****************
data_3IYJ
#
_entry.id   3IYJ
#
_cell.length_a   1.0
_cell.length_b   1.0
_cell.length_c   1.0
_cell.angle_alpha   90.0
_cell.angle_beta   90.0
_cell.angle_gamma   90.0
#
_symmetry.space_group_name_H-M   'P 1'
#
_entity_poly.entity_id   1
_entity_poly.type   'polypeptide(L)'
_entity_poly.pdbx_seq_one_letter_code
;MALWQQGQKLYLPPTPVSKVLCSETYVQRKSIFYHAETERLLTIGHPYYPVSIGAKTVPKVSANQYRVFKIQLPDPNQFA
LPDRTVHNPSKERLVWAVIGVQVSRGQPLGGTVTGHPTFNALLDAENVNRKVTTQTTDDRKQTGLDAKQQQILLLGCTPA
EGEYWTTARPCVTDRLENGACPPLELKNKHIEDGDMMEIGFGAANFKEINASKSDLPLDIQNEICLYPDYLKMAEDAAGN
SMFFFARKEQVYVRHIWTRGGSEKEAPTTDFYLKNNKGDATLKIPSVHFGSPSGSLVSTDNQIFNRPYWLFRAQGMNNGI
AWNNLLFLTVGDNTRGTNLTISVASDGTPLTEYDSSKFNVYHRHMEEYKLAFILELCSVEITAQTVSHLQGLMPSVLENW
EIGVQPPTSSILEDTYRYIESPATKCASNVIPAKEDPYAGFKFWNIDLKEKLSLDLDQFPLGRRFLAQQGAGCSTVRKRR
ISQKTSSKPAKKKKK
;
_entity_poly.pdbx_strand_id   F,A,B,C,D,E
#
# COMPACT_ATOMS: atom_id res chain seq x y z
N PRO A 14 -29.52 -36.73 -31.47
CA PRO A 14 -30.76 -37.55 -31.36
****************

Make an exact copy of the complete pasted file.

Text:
data_3IYJ
#
_entry.id   3IYJ
#
_cell.length_a   1.0
_cell.length_b   1.0
_cell.length_c   1.0
_cell.angle_alpha   90.0
_cell.angle_beta   90.0
_cell.angle_gamma   90.0
#
_symmetry.space_group_name_H-M   'P 1'
#
_entity_poly.entity_id   1
_entity_poly.type   'polypeptide(L)'
_entity_poly.pdbx_seq_one_letter_code
;MALWQQGQKLYLPPTPVSKVLCSETYVQRKSIFYHAETERLLTIGHPYYPVSIGAKTVPKVSANQYRVFKIQLPDPNQFA
LPDRTVHNPSKERLVWAVIGVQVSRGQPLGGTVTGHPTFNALLDAENVNRKVTTQTTDDRKQTGLDAKQQQILLLGCTPA
EGEYWTTARPCVTDRLENGACPPLELKNKHIEDGDMMEIGFGAANFKEINASKSDLPLDIQNEICLYPDYLKMAEDAAGN
SMFFFARKEQVYVRHIWTRGGSEKEAPTTDFYLKNNKGDATLKIPSVHFGSPSGSLVSTDNQIFNRPYWLFRAQGMNNGI
AWNNLLFLTVGDNTRGTNLTISVASDGTPLTEYDSSKFNVYHRHMEEYKLAFILELCSVEITAQTVSHLQGLMPSVLENW
EIGVQPPTSSILEDTYRYIESPATKCASNVIPAKEDPYAGFKFWNIDLKEKLSLDLDQFPLGRRFLAQQGAGCSTVRKRR
ISQKTSSKPAKKKKK
;
_entity_poly.pdbx_strand_id   F,A,B,C,D,E
#
# COMPACT_ATOMS: atom_id res chain seq x y z
N PRO A 14 -29.52 -36.73 -31.47
CA PRO A 14 -30.76 -37.55 -31.36